The EU appears to know it must kick dependence on Russian energy completely, but its protected, one-product-at-a-time approach keeps Putin potentially in the driver’s seat. In the U.S., local diesel fuel prices are highly influenced by competition for seaborne cargoes from European buyers. So U.S. East Coast importers could also be in for a bumpy winter.

This article has been updated to reflect conflicting reports about the draft status of Russian oil and gas workers.

Amy Myers Jaffe does not work for, consult, own shares in or receive funding from any company or organization that would benefit from this article, and has disclosed no relevant affiliations beyond their academic appointment.

Read More

Continue Reading

Spread & Containment

Three reasons a weak pound is bad news for the environment

Financial turmoil will make it harder to invest in climate action on a massive scale.




Dragon Claws / shutterstock

The day before new UK chancellor Kwasi Kwarteng’s mini-budget plan for economic growth, a pound would buy you about $1.13. After financial markets rejected the plan, the pound suddenly sunk to around $1.07. Though it has since rallied thanks to major intervention from the Bank of England, the currency remains volatile and far below its value earlier this year.

A lot has been written about how this will affect people’s incomes, the housing market or overall political and economic conditions. But we want to look at why the weak pound is bad news for the UK’s natural environment and its ability to hit climate targets.

1. The low-carbon economy just became a lot more expensive

The fall in sterling’s value partly signals a loss in confidence in the value of UK assets following the unfunded tax commitments contained in the mini-budget. The government’s aim to achieve net zero by 2050 requires substantial public and private investment in energy technologies such as solar and wind as well as carbon storage, insulation and electric cars.

But the loss in investor confidence threatens to derail these investments, because firms may be unwilling to commit the substantial budgets required in an uncertain economic environment. The cost of these investments may also rise as a result of the falling pound because many of the materials and inputs needed for these technologies, such as batteries, are imported and a falling pound increases their prices.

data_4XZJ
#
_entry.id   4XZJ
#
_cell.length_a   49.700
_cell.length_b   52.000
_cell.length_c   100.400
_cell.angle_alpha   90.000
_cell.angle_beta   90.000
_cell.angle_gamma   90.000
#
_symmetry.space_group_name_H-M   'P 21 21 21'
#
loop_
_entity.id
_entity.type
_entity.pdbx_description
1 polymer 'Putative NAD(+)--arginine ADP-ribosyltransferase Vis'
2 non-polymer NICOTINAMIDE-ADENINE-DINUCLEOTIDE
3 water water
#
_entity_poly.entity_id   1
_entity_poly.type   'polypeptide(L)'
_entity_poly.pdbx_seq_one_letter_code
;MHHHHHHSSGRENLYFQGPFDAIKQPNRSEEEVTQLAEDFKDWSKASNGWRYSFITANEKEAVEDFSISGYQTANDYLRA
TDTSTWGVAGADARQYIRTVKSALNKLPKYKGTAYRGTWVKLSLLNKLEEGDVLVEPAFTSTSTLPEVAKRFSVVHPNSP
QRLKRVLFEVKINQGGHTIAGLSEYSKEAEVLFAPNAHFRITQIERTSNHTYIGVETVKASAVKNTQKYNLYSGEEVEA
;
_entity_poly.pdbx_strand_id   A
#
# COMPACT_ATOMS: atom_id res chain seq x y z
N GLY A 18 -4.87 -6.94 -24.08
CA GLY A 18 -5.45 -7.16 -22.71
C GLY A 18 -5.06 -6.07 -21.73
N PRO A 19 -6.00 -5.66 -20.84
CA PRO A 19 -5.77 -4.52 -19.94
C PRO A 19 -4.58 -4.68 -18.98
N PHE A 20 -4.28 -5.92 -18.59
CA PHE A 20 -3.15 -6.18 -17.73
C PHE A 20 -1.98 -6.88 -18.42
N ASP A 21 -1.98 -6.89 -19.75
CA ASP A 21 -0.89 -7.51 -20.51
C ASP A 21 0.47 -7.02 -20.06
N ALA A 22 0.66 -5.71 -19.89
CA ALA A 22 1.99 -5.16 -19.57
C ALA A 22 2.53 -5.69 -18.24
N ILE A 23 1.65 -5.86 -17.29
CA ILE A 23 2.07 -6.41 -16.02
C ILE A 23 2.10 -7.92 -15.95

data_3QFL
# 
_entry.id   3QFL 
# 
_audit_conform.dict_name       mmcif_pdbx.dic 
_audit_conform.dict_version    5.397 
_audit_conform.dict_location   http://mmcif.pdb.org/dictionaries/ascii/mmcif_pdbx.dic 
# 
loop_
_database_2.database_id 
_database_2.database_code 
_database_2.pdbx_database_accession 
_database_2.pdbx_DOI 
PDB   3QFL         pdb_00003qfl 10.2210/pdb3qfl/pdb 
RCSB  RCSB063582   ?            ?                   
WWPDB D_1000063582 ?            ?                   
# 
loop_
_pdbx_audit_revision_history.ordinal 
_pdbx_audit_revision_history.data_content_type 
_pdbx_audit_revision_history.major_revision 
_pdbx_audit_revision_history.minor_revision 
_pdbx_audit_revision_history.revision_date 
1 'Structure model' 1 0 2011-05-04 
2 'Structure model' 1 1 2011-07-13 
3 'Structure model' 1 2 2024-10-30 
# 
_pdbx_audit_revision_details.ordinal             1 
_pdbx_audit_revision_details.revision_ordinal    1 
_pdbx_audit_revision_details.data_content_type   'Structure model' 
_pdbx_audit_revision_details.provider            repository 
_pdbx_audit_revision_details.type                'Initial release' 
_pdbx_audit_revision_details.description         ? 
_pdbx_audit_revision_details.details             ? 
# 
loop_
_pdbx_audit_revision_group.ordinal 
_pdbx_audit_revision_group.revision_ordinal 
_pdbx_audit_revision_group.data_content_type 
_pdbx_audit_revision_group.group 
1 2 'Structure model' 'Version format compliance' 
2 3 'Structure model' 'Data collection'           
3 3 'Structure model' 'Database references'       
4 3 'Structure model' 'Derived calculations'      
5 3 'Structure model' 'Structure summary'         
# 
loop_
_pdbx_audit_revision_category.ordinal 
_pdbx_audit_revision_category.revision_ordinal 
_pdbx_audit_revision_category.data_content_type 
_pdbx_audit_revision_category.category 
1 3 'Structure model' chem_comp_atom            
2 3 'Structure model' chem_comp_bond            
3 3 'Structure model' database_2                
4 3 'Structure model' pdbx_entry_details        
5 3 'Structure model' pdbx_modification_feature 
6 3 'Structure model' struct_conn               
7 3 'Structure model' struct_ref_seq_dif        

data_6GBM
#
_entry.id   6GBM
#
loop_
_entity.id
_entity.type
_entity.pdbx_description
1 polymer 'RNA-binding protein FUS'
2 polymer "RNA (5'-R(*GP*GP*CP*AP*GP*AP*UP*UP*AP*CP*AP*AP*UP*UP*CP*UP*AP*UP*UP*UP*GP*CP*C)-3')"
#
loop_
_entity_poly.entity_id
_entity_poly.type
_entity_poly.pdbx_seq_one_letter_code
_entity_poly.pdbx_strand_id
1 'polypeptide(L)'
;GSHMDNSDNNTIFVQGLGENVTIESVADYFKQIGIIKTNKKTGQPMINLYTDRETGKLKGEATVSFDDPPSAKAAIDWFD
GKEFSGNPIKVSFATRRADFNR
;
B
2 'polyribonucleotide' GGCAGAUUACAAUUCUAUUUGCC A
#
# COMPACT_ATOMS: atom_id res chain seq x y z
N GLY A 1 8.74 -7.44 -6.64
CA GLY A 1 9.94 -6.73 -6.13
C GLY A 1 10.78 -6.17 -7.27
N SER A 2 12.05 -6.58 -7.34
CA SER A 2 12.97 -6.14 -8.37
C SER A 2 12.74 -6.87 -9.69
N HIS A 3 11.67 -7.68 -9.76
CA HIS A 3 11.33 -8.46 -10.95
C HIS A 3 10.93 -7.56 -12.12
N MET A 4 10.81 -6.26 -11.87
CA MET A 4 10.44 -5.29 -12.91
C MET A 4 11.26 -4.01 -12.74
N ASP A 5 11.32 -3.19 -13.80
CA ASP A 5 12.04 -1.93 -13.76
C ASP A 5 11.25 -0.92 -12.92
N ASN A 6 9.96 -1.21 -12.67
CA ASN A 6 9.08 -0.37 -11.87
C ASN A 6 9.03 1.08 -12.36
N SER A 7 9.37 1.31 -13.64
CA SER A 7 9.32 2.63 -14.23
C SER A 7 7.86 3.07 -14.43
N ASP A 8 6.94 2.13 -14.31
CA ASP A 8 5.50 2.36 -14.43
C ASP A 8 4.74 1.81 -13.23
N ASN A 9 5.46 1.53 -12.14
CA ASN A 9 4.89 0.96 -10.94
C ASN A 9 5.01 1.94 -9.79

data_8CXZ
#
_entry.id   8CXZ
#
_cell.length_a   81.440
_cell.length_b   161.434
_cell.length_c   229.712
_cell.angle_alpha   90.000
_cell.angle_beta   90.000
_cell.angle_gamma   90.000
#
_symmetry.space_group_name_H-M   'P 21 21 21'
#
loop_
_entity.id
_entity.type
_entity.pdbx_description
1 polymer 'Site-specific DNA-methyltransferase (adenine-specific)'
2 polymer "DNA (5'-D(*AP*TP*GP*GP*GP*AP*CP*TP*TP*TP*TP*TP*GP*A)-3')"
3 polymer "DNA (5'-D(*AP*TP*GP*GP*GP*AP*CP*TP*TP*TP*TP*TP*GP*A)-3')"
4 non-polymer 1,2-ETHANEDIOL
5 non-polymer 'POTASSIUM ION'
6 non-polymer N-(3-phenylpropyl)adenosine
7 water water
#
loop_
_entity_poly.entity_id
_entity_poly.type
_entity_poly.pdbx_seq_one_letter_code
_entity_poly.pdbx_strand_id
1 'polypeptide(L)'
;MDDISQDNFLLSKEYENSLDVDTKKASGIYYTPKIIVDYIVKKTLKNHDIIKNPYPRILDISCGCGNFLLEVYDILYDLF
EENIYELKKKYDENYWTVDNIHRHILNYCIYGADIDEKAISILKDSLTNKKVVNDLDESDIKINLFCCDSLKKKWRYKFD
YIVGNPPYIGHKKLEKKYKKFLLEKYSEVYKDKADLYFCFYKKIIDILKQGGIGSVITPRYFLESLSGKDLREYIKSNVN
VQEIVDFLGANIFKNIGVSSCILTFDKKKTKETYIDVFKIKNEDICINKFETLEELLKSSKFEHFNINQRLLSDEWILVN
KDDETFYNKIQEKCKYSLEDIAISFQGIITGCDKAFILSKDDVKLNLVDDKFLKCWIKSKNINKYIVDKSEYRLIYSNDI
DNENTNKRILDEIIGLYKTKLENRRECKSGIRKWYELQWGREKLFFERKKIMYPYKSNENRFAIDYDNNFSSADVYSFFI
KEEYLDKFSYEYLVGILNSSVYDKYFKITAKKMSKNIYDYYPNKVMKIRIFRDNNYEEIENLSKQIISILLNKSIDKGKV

Aerial view of wind farm with forest and fields in background
UK wind power relies on lots of imported parts. Richard Whitcombe / shutterstock

2. High interest rates may rule out large investment

To support the pound and to control inflation, interest rates are expected to rise further. The UK is already experiencing record levels of inflation, fuelled by pandemic-related spending and Russia’s war on Ukraine. Rising consumer prices developed into a full-blown cost of living crisis, with fuel and food poverty, financial hardship and the collapse of businesses looming large on this winter’s horizon.

While the anticipated increase in interest rates might ease the cost of living crisis, it also increases the cost of government borrowing at a time when we rapidly need to increase low-carbon investment for net zero by 2050. The government’s official climate change advisory committee estimates that an additional £4 billion to £6 billion of annual public spending will be needed by 2030.

Some of this money should be raised through carbon taxes. But in reality, at least for as long as the cost of living crisis is ongoing, if the government is serious about green investment it will have to borrow.

Rising interest rates will push up the cost of borrowing relentlessly and present a tough political choice that seemingly pits the environment against economic recovery. As any future incoming government will inherit these same rates, a falling pound threatens to make it much harder to take large-scale, rapid environmental action.

3. Imports will become pricier